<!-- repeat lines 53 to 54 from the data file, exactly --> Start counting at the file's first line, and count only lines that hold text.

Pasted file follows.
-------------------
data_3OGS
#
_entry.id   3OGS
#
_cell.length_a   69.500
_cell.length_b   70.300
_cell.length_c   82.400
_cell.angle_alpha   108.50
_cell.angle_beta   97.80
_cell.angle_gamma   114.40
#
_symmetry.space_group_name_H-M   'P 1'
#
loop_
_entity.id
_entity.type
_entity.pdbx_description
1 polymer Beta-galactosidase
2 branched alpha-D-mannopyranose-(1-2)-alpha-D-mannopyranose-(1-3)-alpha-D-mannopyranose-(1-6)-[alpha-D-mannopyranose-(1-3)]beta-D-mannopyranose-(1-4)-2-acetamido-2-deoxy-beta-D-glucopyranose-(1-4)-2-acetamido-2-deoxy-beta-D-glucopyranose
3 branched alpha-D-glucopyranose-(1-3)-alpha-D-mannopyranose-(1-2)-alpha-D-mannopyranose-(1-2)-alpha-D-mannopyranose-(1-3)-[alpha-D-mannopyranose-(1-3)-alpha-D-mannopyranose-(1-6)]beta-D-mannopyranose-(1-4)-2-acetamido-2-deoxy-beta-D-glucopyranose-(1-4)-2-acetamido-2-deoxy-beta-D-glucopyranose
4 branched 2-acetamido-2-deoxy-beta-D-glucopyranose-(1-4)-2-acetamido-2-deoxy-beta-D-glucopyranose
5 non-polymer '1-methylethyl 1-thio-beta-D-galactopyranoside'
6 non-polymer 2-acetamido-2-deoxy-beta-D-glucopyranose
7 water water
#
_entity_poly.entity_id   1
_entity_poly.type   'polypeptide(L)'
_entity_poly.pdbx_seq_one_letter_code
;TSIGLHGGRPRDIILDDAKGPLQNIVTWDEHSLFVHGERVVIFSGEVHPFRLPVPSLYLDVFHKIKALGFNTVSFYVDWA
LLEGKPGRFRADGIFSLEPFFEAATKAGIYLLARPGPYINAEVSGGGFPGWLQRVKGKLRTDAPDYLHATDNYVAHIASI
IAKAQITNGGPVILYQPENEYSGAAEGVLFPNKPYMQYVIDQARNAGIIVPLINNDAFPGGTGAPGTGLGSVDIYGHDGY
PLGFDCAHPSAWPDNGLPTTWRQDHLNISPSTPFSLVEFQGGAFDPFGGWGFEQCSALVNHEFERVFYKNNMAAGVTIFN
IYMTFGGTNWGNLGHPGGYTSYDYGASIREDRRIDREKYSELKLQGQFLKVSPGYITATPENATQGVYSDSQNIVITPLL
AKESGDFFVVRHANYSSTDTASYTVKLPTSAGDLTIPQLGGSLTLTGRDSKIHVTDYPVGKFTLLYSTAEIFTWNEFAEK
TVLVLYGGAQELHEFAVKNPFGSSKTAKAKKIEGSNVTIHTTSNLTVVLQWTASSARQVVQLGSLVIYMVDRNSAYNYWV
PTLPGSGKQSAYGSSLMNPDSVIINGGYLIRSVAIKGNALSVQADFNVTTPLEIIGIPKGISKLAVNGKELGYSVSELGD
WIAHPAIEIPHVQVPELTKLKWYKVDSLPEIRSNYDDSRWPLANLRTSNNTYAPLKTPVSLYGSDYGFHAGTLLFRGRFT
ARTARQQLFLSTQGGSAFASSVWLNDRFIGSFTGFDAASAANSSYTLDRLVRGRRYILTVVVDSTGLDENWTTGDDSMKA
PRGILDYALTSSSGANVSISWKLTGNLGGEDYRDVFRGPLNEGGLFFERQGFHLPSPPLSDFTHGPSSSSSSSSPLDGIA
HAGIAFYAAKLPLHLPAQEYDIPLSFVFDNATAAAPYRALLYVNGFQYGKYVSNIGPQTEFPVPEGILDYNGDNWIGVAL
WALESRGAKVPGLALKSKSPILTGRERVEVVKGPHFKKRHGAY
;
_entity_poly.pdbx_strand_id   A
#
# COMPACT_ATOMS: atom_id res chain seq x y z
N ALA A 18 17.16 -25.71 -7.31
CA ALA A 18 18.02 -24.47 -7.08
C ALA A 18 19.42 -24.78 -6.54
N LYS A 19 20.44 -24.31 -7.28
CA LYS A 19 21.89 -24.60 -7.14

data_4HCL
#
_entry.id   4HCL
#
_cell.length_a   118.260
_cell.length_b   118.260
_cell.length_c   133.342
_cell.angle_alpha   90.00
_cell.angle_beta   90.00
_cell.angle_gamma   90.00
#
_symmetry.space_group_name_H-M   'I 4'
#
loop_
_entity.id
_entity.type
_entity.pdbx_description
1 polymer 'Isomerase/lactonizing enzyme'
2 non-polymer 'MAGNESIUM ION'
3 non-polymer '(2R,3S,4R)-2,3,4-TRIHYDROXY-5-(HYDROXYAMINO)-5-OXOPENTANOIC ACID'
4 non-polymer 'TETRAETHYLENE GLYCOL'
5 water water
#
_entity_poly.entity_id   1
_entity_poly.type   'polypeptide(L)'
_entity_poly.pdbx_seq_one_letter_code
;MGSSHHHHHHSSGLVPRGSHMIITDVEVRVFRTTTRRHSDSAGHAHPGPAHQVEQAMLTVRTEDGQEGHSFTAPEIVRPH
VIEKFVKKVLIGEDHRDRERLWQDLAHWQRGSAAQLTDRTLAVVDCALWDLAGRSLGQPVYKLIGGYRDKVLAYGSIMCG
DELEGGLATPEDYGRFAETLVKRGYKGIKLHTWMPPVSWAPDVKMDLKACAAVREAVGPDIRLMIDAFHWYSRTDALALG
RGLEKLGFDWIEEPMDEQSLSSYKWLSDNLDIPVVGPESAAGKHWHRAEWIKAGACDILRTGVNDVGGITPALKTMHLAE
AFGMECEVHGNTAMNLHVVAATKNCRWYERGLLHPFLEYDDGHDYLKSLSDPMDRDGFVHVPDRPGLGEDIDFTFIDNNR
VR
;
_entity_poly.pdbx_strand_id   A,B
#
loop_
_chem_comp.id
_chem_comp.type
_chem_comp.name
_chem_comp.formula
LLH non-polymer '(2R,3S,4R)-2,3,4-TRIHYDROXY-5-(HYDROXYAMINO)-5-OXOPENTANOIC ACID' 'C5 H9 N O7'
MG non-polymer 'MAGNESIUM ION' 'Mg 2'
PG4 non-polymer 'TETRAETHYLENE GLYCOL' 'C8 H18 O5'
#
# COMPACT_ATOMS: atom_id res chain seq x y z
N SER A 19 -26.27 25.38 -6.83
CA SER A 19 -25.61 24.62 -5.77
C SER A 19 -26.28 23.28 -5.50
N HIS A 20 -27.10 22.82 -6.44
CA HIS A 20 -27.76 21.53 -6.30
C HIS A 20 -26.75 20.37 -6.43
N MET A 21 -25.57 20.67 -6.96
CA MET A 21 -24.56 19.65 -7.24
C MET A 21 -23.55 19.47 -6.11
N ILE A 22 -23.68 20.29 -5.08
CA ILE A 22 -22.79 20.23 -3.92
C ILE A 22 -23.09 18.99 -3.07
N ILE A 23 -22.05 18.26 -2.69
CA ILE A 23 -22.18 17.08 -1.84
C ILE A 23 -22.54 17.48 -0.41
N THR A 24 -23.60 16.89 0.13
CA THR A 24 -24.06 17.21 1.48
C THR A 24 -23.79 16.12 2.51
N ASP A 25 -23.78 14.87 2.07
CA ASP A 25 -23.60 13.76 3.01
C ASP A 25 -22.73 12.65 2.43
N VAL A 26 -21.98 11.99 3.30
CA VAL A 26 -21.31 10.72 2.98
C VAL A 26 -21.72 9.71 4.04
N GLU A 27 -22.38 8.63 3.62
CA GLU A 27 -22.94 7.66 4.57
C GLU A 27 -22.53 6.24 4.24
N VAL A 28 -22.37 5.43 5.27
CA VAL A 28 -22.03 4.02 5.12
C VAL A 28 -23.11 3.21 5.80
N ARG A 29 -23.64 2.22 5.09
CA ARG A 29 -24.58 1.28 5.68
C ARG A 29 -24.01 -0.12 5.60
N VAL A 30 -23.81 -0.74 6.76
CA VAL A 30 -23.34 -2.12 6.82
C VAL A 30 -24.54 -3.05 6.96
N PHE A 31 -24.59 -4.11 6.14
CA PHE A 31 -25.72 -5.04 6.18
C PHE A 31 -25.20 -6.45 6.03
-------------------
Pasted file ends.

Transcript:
_entry.id   4HCL
#